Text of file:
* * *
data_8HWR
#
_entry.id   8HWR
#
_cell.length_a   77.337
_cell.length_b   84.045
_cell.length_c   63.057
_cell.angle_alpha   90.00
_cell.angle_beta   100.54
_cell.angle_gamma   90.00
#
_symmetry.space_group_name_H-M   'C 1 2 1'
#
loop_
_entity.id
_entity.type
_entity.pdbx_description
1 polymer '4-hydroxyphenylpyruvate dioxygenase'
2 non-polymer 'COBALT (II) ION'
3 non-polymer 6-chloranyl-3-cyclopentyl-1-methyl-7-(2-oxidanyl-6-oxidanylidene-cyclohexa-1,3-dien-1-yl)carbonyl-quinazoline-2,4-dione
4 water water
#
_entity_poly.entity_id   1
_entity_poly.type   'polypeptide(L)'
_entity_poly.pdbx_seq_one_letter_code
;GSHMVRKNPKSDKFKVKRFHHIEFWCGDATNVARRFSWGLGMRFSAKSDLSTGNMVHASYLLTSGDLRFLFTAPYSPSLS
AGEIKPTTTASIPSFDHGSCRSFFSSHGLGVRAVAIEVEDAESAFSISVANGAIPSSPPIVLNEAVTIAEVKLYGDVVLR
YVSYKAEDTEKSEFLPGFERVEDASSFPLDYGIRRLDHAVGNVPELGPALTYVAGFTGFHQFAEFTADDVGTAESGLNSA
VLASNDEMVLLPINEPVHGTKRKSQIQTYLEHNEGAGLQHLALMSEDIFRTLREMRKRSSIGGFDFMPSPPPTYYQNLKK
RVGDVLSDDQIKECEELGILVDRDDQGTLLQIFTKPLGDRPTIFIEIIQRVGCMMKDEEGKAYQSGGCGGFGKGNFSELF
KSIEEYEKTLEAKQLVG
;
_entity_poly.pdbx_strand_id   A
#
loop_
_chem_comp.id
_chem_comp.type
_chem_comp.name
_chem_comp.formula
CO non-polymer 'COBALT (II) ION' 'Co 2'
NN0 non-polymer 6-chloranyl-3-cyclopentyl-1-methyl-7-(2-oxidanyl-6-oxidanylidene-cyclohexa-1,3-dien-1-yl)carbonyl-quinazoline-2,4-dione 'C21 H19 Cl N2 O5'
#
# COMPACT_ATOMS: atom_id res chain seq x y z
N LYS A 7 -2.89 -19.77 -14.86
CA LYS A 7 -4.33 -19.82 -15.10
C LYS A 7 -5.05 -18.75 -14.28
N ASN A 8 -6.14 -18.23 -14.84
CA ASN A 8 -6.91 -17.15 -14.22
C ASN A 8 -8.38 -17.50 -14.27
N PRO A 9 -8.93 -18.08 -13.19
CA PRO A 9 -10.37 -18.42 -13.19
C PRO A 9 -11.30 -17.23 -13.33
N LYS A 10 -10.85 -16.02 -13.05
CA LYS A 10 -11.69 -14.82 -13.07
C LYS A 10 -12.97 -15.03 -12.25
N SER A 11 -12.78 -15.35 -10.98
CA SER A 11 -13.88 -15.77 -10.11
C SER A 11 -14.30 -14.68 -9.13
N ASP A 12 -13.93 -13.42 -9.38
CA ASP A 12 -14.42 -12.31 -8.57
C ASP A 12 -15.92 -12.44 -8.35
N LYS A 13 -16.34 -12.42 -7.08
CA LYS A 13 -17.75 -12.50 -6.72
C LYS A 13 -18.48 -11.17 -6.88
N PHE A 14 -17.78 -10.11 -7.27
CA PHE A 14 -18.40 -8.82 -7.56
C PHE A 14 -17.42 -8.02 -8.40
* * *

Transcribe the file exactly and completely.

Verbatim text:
data_8HWR
#
_entry.id   8HWR
#
_cell.length_a   77.337
_cell.length_b   84.045
_cell.length_c   63.057
_cell.angle_alpha   90.00
_cell.angle_beta   100.54
_cell.angle_gamma   90.00
#
_symmetry.space_group_name_H-M   'C 1 2 1'
#
loop_
_entity.id
_entity.type
_entity.pdbx_description
1 polymer '4-hydroxyphenylpyruvate dioxygenase'
2 non-polymer 'COBALT (II) ION'
3 non-polymer 6-chloranyl-3-cyclopentyl-1-methyl-7-(2-oxidanyl-6-oxidanylidene-cyclohexa-1,3-dien-1-yl)carbonyl-quinazoline-2,4-dione
4 water water
#
_entity_poly.entity_id   1
_entity_poly.type   'polypeptide(L)'
_entity_poly.pdbx_seq_one_letter_code
;GSHMVRKNPKSDKFKVKRFHHIEFWCGDATNVARRFSWGLGMRFSAKSDLSTGNMVHASYLLTSGDLRFLFTAPYSPSLS
AGEIKPTTTASIPSFDHGSCRSFFSSHGLGVRAVAIEVEDAESAFSISVANGAIPSSPPIVLNEAVTIAEVKLYGDVVLR
YVSYKAEDTEKSEFLPGFERVEDASSFPLDYGIRRLDHAVGNVPELGPALTYVAGFTGFHQFAEFTADDVGTAESGLNSA
VLASNDEMVLLPINEPVHGTKRKSQIQTYLEHNEGAGLQHLALMSEDIFRTLREMRKRSSIGGFDFMPSPPPTYYQNLKK
RVGDVLSDDQIKECEELGILVDRDDQGTLLQIFTKPLGDRPTIFIEIIQRVGCMMKDEEGKAYQSGGCGGFGKGNFSELF
KSIEEYEKTLEAKQLVG
;
_entity_poly.pdbx_strand_id   A
#
loop_
_chem_comp.id
_chem_comp.type
_chem_comp.name
_chem_comp.formula
CO non-polymer 'COBALT (II) ION' 'Co 2'
NN0 non-polymer 6-chloranyl-3-cyclopentyl-1-methyl-7-(2-oxidanyl-6-oxidanylidene-cyclohexa-1,3-dien-1-yl)carbonyl-quinazoline-2,4-dione 'C21 H19 Cl N2 O5'
#
# COMPACT_ATOMS: atom_id res chain seq x y z
N LYS A 7 -2.89 -19.77 -14.86
CA LYS A 7 -4.33 -19.82 -15.10
C LYS A 7 -5.05 -18.75 -14.28
N ASN A 8 -6.14 -18.23 -14.84
CA ASN A 8 -6.91 -17.15 -14.22
C ASN A 8 -8.38 -17.50 -14.27
N PRO A 9 -8.93 -18.08 -13.19
CA PRO A 9 -10.37 -18.42 -13.19
C PRO A 9 -11.30 -17.23 -13.33
N LYS A 10 -10.85 -16.02 -13.05
CA LYS A 10 -11.69 -14.82 -13.07
C LYS A 10 -12.97 -15.03 -12.25
N SER A 11 -12.78 -15.35 -10.98
CA SER A 11 -13.88 -15.77 -10.11
C SER A 11 -14.30 -14.68 -9.13
N ASP A 12 -13.93 -13.42 -9.38
CA ASP A 12 -14.42 -12.31 -8.57
C ASP A 12 -15.92 -12.44 -8.35
N LYS A 13 -16.34 -12.42 -7.08
CA LYS A 13 -17.75 -12.50 -6.72
C LYS A 13 -18.48 -11.17 -6.88
N PHE A 14 -17.78 -10.11 -7.27
CA PHE A 14 -18.40 -8.82 -7.56
C PHE A 14 -17.42 -8.02 -8.40